Did Scripture Change Human DNA?
It may seem like I’m obsessed by the new Karen Armstrong book, The Case for God (the subject of my last post), but when I innocently clicked on a link at Arts & Letters Daily I didn’t know it would take me to a double review by Jack Miles in the L.A. Times of the Armstrong book and Robert Wright’s The Evolution of God.
As Miles begins his review he cites a recent book by Nicholas Wade about human evolution, including the process of domestication or “taming” of homo sapiens thousands of years ago. In the evolutionary chicken or egg game it’s hard to say what causes what, right? So here is the paragraph by Miles that caught my eye:
Perhaps the “Epic of Gilgamesh” crystallized memories of the long human self-domestication that Wade writes of, but of equal interest is the possibility that rather than merely recalling the change, this and kindred myths may have contributed to it. If such a literary work were recited repeatedly, honored as supreme truth, taught to the young and this over centuries of time — if, in short, it were turned into sacred scripture, then could it not create social pressure, then behavioral changes and, finally, over a sufficiently lengthy period, even genetic modification?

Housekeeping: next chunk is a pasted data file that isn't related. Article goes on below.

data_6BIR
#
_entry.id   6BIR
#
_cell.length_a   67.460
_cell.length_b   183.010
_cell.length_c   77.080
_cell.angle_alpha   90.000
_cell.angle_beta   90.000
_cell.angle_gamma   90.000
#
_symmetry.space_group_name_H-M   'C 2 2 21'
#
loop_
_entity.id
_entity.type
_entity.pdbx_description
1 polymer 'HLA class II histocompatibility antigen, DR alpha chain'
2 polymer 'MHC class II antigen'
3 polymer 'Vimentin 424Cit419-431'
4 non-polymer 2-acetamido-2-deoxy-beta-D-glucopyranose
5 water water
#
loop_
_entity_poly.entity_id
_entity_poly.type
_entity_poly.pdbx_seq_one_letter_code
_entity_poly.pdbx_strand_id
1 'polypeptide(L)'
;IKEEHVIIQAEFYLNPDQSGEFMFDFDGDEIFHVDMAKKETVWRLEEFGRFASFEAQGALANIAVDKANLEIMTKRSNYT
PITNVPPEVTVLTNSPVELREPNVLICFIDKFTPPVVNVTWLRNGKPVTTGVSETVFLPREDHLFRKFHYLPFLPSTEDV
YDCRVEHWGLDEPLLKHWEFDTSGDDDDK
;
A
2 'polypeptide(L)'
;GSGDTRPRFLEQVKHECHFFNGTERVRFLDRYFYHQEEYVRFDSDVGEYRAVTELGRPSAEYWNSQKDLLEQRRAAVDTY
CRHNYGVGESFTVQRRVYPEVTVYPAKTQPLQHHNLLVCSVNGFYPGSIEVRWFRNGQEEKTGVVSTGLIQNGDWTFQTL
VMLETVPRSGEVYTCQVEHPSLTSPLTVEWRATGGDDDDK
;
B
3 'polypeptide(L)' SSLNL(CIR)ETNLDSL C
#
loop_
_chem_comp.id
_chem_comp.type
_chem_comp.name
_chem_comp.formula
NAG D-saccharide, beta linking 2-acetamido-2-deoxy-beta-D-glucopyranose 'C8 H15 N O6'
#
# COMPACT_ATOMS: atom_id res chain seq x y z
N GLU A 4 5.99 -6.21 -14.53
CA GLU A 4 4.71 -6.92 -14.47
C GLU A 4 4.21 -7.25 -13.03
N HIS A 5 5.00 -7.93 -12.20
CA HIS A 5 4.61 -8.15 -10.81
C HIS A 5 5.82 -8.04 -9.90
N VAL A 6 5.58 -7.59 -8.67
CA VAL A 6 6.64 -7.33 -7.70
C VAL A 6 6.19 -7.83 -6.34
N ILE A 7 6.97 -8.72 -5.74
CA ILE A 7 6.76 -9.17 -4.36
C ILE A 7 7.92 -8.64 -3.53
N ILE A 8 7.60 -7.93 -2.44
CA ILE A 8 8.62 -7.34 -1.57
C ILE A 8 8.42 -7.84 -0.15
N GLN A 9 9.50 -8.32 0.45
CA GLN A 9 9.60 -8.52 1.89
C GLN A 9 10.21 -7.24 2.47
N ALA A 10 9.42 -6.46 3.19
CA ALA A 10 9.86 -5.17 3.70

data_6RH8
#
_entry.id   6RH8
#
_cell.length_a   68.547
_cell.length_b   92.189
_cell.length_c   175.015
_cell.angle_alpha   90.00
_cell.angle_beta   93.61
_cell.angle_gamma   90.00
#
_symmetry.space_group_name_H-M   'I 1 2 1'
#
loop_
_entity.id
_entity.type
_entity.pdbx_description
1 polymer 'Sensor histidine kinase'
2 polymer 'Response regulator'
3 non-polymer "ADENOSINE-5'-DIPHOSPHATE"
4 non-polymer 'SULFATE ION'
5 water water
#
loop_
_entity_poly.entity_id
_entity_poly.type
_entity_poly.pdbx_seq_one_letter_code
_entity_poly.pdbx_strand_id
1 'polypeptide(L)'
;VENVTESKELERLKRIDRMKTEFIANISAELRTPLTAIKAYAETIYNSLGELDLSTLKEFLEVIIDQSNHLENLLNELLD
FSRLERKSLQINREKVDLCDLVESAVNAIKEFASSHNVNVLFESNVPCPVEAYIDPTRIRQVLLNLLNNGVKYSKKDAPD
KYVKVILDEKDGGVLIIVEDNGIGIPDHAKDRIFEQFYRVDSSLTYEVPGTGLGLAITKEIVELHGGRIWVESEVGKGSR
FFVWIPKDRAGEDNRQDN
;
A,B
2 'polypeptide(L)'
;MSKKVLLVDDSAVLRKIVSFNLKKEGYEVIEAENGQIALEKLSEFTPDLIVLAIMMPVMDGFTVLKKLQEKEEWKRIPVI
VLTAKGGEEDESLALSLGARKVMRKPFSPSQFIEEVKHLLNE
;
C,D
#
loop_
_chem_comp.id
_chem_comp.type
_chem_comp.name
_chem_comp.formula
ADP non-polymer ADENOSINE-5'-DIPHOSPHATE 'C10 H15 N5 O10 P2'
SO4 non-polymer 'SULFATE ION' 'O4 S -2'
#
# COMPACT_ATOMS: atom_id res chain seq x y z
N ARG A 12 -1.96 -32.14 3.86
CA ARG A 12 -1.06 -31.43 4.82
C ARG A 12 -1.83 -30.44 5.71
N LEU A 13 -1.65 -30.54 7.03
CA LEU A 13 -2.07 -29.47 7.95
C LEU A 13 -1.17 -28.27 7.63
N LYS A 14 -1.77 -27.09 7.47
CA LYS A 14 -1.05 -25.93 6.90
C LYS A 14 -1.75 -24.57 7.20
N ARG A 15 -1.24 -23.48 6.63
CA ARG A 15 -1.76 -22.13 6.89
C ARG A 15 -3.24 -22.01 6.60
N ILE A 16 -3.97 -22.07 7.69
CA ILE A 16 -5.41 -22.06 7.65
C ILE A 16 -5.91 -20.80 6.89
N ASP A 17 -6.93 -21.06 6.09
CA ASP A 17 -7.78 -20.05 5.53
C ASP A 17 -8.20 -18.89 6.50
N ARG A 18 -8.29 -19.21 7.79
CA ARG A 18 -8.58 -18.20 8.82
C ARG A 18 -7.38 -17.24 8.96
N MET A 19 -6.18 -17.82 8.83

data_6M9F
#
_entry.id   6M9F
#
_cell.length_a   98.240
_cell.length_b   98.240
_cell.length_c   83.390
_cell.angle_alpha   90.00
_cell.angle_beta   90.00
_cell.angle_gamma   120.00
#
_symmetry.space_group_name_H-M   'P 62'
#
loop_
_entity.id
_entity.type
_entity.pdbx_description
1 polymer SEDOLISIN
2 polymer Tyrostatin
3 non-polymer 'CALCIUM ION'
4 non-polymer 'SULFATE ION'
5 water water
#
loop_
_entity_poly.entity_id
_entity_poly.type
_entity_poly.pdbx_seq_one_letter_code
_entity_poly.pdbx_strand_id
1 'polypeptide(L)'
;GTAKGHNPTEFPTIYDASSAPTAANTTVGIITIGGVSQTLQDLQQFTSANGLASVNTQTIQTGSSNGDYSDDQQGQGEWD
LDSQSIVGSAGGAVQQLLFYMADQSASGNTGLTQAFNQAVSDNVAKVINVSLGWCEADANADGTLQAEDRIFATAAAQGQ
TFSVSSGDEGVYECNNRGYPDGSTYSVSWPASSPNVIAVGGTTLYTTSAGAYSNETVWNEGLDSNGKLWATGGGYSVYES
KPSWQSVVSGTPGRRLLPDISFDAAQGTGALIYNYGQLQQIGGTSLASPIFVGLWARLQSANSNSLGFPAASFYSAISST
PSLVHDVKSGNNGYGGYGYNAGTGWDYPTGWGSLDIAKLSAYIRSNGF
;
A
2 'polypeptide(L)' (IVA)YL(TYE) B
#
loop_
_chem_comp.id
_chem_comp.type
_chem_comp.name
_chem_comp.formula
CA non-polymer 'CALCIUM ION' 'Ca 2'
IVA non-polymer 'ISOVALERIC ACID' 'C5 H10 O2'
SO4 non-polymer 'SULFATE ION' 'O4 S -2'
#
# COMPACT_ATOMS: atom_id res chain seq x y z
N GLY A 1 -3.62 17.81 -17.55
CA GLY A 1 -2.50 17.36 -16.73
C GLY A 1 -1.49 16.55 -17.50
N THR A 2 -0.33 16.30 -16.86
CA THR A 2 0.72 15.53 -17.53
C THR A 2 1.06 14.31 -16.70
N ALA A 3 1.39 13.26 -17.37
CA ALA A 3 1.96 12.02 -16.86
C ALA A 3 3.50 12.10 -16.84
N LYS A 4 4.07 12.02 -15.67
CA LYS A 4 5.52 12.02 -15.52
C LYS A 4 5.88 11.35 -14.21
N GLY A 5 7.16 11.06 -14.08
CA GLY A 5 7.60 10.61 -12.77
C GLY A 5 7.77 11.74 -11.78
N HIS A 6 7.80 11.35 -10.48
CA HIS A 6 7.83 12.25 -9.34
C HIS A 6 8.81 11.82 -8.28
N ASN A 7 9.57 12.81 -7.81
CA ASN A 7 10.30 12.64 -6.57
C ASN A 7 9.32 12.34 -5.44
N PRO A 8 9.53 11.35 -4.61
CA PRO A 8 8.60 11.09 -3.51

As a literary guy, you know I have to love this.
By the way, when he gets to Armstrong, he strongly endorses her valorization of apophatic theology (the more mystical approach that tends to emphasize what God is not because it is impossible for us to grasp what God is) over the more rational, cataphatic approach to theology.
Von Balthasar and other Ressourcement theologians on the twentieth century made a similar point — that the poetry and mysticism of apophatic theology departs from the West in the late Middle Ages, to the detriment of Church and society.
But I think they would have embraced a Both/And approach rather than an Either/Or approach.Reason at its best understands its limitations.
The appeal of apophatic theology is intense — it’s why some of my Protestant friends are becoming Orthodox. But I want my cake and simultaneously like to wolf it down.
OK, I’ll stop here while I’m in way over my head on scripture, DNA, and apophatic vs. cataphatic theology.
I just find those subjects much, much easier than Afghanistan and health care. I guess I embrace an apophatic politics: I can say what things are not politically good better than I can say what things are….